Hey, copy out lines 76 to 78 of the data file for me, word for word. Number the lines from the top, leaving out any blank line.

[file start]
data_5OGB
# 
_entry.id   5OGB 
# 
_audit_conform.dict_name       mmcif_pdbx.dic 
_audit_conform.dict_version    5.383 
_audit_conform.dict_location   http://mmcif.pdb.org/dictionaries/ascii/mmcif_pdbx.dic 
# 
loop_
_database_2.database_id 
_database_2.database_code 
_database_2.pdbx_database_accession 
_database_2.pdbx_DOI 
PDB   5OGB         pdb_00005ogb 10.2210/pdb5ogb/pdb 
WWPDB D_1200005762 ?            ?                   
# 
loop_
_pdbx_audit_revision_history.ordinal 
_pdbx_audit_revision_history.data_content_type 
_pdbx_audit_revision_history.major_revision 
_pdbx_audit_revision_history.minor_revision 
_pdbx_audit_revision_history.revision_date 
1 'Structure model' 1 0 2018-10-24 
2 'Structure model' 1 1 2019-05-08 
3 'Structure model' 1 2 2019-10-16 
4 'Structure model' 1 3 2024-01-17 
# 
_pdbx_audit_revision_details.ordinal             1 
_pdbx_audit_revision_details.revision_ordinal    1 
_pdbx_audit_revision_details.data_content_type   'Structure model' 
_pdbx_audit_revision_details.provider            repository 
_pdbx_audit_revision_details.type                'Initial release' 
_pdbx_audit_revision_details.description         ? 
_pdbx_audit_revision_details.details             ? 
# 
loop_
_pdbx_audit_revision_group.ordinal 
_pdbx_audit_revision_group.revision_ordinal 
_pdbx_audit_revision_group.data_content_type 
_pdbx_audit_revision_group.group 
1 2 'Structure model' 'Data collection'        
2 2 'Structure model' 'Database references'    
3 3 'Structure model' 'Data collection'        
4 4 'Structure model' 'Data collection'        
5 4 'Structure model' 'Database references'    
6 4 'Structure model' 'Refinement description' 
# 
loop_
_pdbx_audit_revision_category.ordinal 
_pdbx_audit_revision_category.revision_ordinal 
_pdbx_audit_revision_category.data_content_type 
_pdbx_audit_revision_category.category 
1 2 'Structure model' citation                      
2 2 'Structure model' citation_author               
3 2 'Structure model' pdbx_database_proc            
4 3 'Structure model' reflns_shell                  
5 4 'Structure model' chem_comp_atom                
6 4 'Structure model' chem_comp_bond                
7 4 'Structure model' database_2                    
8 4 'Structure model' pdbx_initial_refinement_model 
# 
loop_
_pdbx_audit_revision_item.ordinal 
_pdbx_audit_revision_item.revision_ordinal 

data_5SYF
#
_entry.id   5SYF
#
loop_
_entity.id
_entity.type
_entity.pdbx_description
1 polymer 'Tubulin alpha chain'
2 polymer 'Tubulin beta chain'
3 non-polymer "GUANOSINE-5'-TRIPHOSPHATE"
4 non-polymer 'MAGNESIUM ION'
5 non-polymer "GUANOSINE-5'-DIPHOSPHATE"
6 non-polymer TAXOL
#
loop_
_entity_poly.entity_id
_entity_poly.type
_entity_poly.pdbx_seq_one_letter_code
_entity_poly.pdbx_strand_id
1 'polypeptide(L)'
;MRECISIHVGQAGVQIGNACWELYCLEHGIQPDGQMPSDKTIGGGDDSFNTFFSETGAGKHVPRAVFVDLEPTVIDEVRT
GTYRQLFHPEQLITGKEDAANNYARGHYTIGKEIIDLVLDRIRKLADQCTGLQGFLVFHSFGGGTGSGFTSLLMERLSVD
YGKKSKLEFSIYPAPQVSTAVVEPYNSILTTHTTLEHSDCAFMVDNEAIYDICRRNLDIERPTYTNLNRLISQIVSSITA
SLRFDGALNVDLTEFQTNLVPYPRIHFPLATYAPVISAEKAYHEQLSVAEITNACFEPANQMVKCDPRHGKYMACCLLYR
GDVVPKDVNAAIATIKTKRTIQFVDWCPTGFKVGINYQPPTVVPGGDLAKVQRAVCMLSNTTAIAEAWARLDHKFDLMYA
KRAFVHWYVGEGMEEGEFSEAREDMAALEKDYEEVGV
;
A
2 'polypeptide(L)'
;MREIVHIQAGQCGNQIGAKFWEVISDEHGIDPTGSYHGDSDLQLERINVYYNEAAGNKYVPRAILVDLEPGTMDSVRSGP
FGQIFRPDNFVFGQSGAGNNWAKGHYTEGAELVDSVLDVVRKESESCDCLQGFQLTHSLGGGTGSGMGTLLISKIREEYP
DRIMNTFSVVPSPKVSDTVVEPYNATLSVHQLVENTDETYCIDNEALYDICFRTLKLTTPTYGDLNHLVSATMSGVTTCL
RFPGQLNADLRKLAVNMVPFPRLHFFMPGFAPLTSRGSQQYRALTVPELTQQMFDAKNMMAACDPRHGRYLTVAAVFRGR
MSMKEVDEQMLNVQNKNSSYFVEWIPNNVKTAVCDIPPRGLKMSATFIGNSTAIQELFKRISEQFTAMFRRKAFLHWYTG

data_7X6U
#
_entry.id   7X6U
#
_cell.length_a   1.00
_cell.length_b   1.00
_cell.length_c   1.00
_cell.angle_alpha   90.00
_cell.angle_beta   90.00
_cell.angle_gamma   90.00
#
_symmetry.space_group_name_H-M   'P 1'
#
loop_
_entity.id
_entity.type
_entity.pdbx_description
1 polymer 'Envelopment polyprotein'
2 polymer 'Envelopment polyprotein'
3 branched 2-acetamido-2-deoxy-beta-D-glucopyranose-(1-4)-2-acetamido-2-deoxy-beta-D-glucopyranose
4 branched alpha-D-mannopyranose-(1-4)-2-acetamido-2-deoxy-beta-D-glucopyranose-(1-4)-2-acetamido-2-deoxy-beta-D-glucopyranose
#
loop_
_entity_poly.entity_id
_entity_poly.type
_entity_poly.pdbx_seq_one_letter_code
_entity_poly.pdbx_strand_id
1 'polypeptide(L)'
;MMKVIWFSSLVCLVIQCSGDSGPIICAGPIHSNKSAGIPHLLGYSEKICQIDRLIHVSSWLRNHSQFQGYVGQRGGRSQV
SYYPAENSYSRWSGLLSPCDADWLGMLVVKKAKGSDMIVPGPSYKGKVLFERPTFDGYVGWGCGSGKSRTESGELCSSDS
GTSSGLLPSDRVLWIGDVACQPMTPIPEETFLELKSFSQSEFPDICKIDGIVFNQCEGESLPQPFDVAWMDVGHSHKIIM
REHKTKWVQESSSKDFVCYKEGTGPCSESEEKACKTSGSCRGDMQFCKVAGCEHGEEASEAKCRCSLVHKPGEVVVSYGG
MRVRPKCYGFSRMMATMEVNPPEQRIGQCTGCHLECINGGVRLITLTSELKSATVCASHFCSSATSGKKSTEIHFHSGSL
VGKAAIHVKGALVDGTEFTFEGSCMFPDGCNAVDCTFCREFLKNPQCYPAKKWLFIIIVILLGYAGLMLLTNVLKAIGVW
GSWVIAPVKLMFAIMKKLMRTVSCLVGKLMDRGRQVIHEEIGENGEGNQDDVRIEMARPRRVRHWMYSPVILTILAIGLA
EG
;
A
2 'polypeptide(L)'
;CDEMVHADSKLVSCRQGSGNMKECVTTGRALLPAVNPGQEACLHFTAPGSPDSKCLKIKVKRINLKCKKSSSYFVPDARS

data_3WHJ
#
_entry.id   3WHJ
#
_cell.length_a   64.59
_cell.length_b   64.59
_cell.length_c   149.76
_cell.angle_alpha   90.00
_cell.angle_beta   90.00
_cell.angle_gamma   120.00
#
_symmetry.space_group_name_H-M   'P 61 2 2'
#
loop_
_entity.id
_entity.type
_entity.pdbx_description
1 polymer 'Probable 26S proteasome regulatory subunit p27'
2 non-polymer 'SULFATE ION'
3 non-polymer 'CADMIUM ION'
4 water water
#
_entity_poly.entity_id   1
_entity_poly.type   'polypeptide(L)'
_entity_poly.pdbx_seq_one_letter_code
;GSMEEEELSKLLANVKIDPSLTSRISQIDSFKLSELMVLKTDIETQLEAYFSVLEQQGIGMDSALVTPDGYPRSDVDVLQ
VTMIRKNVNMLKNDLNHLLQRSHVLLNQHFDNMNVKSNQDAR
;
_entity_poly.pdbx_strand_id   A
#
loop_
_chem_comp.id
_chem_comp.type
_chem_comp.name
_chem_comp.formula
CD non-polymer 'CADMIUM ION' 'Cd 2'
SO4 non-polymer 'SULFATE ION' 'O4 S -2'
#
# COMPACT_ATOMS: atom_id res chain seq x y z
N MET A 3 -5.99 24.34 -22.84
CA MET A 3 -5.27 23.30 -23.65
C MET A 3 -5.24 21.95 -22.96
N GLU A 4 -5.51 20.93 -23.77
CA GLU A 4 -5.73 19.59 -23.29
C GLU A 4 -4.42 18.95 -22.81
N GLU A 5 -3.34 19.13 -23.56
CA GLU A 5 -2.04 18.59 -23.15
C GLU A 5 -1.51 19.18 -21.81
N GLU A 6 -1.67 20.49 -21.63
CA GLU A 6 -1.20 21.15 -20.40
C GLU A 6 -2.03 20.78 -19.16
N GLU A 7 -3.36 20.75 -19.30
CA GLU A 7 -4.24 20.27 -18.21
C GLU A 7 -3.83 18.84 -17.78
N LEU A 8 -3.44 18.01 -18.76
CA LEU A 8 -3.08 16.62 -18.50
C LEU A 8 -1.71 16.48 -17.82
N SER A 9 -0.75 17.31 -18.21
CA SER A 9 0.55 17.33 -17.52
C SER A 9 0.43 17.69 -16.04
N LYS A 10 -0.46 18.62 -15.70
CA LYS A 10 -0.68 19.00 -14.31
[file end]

4 non-polymer 'MAGNESIUM ION'
5 non-polymer "GUANOSINE-5'-DIPHOSPHATE"
6 non-polymer TAXOL